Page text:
How to Thicken Raspberry Jam With Gelatin

by Fred Decker
Gelatin-based jams are quick, easy and use less sugar.

Gelatin-based jams are quick, easy and use less sugar.

If conventional jam-making isn't working out for you, or if you want to get away from the huge quantities of sugar needed to make ordinary jam set, gelatin might be your best friend. The mysterious balance of raspberries, sugar, acidity and pectin required to make good raspberry jam can be frustratingly difficult to achieve, especially for a tart jam. Unflavored gelatin sets the jam more reliably, and using it enables you to make a jam that's less sweet and has a fresher berry flavor.

Mash the berries lightly and bring them to a gentle simmer. Sprinkling them with up to 1/4 cup of sugar helps bring out their juices more quickly.

Remove 1/2 cup of the berry juice and chill it in your refrigerator until it's cold to the touch. Sprinkle an envelope of unflavored gelatin over the cold juice, and wait for a few minutes until it has absorbed the liquid and softened. Use one envelope of gelatin, or 2 tablespoons, for every quart of berries and juice.

Bring the raspberries to a boil and stir the gelatin mixture. Stir gently for 1 minute, breaking up the raspberries as little as possible, then remove the mixture from the heat.

Stir in half the sugar called for in your original recipe, or the equivalent in agave nectar or artificial sweetener. Taste the jam and add more sweetening if necessary.

Pour the hot jam into sterilized jars, and seal them with fresh, unused lids. Refrigerate the jam immediately.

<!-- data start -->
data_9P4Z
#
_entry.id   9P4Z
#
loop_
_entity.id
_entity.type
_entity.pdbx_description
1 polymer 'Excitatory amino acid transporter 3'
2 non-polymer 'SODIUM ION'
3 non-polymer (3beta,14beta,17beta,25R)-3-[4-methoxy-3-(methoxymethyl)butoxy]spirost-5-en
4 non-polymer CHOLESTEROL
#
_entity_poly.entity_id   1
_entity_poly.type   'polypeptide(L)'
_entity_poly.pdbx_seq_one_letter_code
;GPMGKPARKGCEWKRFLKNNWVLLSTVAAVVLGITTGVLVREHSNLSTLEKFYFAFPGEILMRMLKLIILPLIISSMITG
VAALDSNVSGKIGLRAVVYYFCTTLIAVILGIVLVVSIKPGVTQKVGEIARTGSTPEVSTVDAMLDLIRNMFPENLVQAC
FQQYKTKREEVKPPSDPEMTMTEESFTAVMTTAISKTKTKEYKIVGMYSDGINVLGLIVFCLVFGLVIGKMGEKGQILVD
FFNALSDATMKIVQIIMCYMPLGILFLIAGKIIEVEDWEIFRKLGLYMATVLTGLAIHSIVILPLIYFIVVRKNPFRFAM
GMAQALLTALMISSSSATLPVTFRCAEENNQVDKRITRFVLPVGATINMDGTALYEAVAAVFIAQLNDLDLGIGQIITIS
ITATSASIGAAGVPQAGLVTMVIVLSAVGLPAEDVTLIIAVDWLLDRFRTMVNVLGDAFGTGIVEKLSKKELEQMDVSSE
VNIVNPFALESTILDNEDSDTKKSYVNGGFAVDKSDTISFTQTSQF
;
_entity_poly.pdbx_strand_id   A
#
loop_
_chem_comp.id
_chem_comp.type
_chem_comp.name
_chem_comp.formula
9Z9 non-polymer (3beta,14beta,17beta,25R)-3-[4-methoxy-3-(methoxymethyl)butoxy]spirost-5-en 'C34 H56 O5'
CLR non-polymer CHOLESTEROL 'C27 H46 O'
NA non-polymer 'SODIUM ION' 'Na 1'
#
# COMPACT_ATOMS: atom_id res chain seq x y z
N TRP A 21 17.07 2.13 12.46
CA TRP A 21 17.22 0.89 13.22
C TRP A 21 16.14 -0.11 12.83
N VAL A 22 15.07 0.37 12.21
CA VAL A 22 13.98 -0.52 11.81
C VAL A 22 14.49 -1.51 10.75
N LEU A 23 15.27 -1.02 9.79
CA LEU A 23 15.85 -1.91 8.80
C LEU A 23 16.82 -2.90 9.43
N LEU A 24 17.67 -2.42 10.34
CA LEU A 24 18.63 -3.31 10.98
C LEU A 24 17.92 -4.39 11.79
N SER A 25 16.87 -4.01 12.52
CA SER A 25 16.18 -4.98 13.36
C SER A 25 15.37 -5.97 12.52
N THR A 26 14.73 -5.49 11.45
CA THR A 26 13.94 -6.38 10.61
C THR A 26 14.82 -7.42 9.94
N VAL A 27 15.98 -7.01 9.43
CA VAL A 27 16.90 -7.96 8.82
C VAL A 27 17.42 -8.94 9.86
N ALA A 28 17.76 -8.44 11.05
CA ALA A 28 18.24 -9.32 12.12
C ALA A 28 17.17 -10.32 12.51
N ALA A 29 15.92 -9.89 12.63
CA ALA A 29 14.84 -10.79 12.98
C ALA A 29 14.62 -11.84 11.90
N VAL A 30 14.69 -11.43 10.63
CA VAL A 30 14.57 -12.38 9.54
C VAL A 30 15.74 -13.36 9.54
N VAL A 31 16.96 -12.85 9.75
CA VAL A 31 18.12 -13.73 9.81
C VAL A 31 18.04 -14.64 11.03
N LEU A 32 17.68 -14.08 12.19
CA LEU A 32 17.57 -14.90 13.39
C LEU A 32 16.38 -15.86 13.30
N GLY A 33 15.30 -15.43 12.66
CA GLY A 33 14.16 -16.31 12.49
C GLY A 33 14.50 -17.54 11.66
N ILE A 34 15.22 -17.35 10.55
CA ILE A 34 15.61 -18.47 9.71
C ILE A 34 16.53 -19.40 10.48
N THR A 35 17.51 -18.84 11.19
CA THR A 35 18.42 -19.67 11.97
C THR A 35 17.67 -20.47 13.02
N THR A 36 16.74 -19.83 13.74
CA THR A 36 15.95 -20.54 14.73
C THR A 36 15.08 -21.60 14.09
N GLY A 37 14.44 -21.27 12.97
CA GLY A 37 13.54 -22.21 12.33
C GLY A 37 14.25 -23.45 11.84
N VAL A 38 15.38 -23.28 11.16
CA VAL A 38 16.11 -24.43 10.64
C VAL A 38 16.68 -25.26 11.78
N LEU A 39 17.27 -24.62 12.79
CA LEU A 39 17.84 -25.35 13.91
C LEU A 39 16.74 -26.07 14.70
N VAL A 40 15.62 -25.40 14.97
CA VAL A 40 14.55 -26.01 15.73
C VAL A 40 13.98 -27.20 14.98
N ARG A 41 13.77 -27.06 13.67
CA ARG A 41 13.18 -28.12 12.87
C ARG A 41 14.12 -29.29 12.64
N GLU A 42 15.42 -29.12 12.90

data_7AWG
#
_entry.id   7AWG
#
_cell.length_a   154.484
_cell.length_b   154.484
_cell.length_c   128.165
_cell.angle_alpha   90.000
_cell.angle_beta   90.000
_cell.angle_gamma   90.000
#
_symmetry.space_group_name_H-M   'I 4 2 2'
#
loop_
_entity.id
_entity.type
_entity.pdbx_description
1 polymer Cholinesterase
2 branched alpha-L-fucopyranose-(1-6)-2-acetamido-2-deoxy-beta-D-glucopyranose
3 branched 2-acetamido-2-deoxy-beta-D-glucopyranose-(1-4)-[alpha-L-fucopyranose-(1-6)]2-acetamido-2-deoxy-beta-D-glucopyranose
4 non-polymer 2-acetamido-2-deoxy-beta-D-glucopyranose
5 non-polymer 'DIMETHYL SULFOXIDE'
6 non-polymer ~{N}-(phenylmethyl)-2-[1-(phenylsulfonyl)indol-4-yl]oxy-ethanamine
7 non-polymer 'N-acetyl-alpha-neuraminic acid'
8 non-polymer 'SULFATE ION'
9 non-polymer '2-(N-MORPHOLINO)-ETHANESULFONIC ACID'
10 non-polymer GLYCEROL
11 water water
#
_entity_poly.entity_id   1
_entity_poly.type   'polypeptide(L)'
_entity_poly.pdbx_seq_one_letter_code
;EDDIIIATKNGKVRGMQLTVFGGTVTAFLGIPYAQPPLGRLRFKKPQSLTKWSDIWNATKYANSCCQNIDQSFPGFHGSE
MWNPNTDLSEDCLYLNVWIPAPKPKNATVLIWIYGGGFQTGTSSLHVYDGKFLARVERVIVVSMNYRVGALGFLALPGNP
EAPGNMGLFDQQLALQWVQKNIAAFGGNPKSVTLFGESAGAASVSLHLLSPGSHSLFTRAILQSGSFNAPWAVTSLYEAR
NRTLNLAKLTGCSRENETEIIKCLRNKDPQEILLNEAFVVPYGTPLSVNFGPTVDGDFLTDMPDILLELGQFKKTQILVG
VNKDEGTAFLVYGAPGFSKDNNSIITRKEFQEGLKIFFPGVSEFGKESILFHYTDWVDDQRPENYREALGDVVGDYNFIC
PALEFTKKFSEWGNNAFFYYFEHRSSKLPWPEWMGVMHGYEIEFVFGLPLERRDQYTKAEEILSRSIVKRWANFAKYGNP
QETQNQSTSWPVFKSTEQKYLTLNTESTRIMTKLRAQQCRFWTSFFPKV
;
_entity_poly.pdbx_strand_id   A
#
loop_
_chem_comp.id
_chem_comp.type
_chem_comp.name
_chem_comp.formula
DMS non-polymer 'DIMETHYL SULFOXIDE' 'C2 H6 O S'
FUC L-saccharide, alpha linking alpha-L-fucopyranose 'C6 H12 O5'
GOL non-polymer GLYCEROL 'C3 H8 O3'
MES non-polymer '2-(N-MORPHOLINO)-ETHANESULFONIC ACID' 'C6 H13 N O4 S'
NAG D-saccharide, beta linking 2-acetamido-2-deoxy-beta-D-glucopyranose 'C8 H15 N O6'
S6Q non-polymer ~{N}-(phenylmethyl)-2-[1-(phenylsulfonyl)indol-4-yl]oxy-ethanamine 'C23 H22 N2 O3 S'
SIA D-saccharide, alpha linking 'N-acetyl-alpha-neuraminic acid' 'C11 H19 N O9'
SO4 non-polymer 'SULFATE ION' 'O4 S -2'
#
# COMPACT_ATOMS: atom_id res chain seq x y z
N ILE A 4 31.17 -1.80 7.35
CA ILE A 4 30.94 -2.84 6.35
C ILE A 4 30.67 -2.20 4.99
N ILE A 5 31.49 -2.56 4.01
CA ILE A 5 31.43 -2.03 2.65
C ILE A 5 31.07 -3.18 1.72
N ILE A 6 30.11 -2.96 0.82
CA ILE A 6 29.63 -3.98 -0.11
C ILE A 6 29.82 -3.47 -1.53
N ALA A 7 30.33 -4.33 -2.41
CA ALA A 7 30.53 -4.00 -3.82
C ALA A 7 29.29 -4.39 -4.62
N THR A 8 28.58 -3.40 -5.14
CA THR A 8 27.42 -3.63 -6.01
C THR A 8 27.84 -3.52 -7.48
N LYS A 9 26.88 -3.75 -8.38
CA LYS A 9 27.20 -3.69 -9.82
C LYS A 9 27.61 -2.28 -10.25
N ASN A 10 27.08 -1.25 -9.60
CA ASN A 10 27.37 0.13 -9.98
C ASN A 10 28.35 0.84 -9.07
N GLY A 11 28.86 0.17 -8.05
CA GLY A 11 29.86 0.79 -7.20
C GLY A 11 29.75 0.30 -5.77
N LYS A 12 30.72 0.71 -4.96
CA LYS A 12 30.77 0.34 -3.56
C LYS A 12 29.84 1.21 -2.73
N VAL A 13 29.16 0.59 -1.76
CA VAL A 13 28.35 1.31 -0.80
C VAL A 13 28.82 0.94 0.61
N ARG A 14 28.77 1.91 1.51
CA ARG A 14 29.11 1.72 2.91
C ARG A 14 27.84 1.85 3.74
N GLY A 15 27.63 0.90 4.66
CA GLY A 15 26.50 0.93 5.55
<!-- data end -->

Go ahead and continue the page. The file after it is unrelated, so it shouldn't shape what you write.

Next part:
Items you will need

  • Sugar
  • Unflavored gelatin
  • Agave nectar or artificial sweetener (optional)
  • Sterilized jam jars and lids


  • If you're using gelatin to salvage a batch of jam that failed to set, just soften the correct amount of gelatin powder and stir it in. Don't add any additional sweeteners.
  • Jam set with gelatin shouldn't be processed in a water bath like normal jams, as the process will weaken the gel. Because of this, gelatin-set jams have a short shelf life. Keep them refrigerated and use them within a month.
  • For a fresher taste, reserve a portion of the raspberries and stir them into the hot jam along with the gelatin.


About the Author

Fred Decker is a trained chef and certified food-safety trainer. Decker wrote for the Saint John, New Brunswick Telegraph-Journal, and has been published in Canada's Hospitality and Foodservice magazine. He's held positions selling computers, insurance and mutual funds, and was educated at Memorial University of Newfoundland and the Northern Alberta Institute of Technology.

Photo Credits

  • Pixland/Pixland/Getty Images